H-1B is just one of the hot-button issues in the immigration reform act now being debated by the Senate Judiciary Committee. But it is the one that matters most to IT.
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Don't look for a short, sweet process of H-1B reform. The H-1B, once dubbed the high-tech visa, now seemingly the outsourcing visa, is a focus of special debate in the ongoing push for immigration reform in Congress.
H-1B has become a focal point because of outsourcing firms' heavy use of the visa. Those firms' clients are seen as dumping American workers in favor of cheaper workers overseas in a kind of labor arbitrage. Some high-tech firms, such as Facebook, are seen as supporting expansion of the H-1B in part because they cannot get specialized skills they need due to the large number of H-1Bs sucked up by outsourcing firms.
H-1B is just one of the hot-button issues in the Border Security, Economic Opportunity and Immigration Modernization Act now being debated by the Senate Judiciary Committee. But it is the one that matters most to IT.
Up for debate is increasing the number of H-1Bs available, from 65,000, plus 20,000 more for immigrants who've just graduated with master's and Ph.D. degrees. The bill proposes expanding that to a base level of 110,000, plus 25,000 for new graduates. It could allow for as many as 180,000 visas, depending on factors such as demand for visas and unemployment levels.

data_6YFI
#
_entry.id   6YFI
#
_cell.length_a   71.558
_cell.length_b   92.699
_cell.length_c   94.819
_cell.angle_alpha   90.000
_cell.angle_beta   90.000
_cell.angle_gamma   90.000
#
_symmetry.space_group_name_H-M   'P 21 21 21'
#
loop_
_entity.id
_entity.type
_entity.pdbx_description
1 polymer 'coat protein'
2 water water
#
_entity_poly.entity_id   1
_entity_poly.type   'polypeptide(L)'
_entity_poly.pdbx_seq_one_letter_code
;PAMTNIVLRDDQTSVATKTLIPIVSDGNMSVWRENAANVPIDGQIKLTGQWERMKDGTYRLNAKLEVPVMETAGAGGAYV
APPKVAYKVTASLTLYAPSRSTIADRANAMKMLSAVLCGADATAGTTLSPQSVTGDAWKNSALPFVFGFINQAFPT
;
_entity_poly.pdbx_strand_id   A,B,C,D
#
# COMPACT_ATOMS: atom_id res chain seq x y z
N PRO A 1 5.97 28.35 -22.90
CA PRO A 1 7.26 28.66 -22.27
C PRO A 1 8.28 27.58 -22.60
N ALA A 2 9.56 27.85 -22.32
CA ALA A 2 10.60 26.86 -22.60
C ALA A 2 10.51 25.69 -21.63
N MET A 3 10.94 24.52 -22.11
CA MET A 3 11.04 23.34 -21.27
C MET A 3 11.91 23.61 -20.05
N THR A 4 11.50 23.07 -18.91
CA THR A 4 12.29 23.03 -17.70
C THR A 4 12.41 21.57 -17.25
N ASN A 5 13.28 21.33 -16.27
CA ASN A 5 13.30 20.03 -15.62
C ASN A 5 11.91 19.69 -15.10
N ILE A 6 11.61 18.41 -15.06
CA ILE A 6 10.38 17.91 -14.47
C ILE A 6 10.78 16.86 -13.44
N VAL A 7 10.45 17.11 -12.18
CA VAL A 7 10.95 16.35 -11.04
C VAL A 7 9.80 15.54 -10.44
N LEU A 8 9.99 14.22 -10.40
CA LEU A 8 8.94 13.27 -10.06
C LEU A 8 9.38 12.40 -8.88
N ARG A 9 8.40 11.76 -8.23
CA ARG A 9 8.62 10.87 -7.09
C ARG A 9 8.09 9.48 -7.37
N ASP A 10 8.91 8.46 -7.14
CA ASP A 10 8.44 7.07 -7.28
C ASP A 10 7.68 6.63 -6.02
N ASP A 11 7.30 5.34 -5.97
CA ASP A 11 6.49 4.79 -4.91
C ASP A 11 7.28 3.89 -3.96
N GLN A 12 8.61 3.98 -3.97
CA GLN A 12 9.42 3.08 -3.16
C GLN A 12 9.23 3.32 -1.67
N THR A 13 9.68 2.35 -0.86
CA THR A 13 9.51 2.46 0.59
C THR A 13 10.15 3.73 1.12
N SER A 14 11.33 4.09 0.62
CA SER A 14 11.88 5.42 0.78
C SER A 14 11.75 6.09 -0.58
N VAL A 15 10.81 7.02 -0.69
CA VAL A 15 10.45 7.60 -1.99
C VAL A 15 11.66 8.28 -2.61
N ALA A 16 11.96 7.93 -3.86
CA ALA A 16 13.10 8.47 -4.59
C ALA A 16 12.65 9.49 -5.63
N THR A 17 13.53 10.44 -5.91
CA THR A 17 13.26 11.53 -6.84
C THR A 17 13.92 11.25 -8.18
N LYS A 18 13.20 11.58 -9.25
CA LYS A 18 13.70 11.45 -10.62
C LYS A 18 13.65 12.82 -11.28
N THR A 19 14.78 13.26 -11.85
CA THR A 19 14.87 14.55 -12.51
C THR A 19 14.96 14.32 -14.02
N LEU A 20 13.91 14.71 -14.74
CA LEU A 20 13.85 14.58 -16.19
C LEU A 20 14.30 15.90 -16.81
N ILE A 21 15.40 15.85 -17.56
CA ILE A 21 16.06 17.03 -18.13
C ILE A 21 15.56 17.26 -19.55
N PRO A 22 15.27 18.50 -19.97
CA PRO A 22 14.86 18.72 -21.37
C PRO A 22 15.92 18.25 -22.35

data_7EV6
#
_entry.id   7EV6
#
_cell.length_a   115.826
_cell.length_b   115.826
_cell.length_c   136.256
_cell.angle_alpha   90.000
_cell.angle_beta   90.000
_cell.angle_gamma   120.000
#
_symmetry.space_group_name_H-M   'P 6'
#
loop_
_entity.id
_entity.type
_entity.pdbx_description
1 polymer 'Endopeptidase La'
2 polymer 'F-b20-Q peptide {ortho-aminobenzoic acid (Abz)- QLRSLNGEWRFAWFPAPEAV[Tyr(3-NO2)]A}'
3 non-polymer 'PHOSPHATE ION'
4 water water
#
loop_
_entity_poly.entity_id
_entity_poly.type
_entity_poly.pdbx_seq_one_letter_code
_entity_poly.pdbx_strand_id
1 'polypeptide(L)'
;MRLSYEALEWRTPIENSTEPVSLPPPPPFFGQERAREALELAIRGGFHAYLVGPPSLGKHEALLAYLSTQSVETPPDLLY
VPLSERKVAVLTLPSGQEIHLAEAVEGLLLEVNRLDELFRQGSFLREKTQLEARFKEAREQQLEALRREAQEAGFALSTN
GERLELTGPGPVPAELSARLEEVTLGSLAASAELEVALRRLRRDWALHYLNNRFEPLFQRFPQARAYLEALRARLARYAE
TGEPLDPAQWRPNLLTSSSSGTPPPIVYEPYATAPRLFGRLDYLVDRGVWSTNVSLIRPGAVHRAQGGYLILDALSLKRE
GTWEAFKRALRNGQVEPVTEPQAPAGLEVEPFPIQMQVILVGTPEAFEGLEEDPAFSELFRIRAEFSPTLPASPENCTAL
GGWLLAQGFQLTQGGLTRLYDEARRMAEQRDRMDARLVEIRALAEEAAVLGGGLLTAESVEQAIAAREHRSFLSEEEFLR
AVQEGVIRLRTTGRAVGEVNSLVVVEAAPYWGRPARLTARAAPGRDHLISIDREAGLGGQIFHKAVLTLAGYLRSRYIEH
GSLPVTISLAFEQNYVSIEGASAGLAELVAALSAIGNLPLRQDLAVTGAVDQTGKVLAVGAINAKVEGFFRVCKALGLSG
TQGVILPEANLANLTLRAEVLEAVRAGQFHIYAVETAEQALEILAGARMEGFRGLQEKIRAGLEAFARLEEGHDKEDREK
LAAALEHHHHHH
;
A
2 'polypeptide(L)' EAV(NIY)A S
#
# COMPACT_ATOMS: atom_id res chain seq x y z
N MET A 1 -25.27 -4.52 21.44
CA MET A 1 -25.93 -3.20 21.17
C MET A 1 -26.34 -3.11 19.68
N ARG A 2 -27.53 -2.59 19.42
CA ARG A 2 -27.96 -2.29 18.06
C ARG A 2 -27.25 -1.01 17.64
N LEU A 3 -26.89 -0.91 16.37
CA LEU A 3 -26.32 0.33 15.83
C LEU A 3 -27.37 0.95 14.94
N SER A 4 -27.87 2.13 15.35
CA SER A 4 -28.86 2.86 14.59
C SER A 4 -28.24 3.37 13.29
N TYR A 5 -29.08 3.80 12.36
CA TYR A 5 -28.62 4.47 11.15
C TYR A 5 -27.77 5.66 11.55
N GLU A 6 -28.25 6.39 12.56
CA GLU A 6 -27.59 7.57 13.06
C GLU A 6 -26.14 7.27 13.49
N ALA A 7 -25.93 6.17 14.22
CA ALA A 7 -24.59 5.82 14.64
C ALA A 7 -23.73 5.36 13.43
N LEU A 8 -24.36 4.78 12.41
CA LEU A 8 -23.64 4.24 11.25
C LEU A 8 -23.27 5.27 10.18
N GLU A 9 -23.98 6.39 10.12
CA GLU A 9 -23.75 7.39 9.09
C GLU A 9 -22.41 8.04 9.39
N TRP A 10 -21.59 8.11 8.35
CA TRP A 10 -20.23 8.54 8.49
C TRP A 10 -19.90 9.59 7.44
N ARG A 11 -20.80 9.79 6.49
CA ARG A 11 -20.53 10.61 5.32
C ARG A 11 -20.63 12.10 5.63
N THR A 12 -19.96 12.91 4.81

Companies would be expected to pay more for these temporary work visas -- as much as $2,500 apiece -- especially if more than 50% of their U.S. employees use one. Part of the bill clearly targets outsourcers: It says companies with more than 15% of U.S. staff on an H-1B visa cannot place those employees at client sites.
Several amendments failed in discussion Tuesday. Sen. Chuck Grassley (R-Iowa), the ranking Republican on the Judiciary Committee, tried to amend the bill so that one in every 100 firms that apply for an H-1B visa would be audited to ensure it was not engaging in fraud or violations of the program. His amendment failed. Grassley also tried to require that American firms make an effort to hire an American worker before they can fill a position with an H-1B worker. That failed, too.
Another was Sen. Ted Cruz's (R-Texas) attempt to amend the bill so that there would be 325,000 H-1Bs.
That prompted a statement from the IEEE-USA, which noted "when exemptions are included, this would equal roughly 10% of the total U.S. engineering workforce." The IEEE-USA asked the Senate Judiciary committee not to increase the number of H-1Bs. IEEE argued that H-1B will encourage more jobs to be outsourced overseas. It did say in its statement that it would accept the increase to 110,000.
IEEE supports unlimited green cards for foreign nationals who've received a Ph.D. in a STEM (science, technology engineering and mathematics) field. The immigration bill will make it easier for STEM graduates to stay here.
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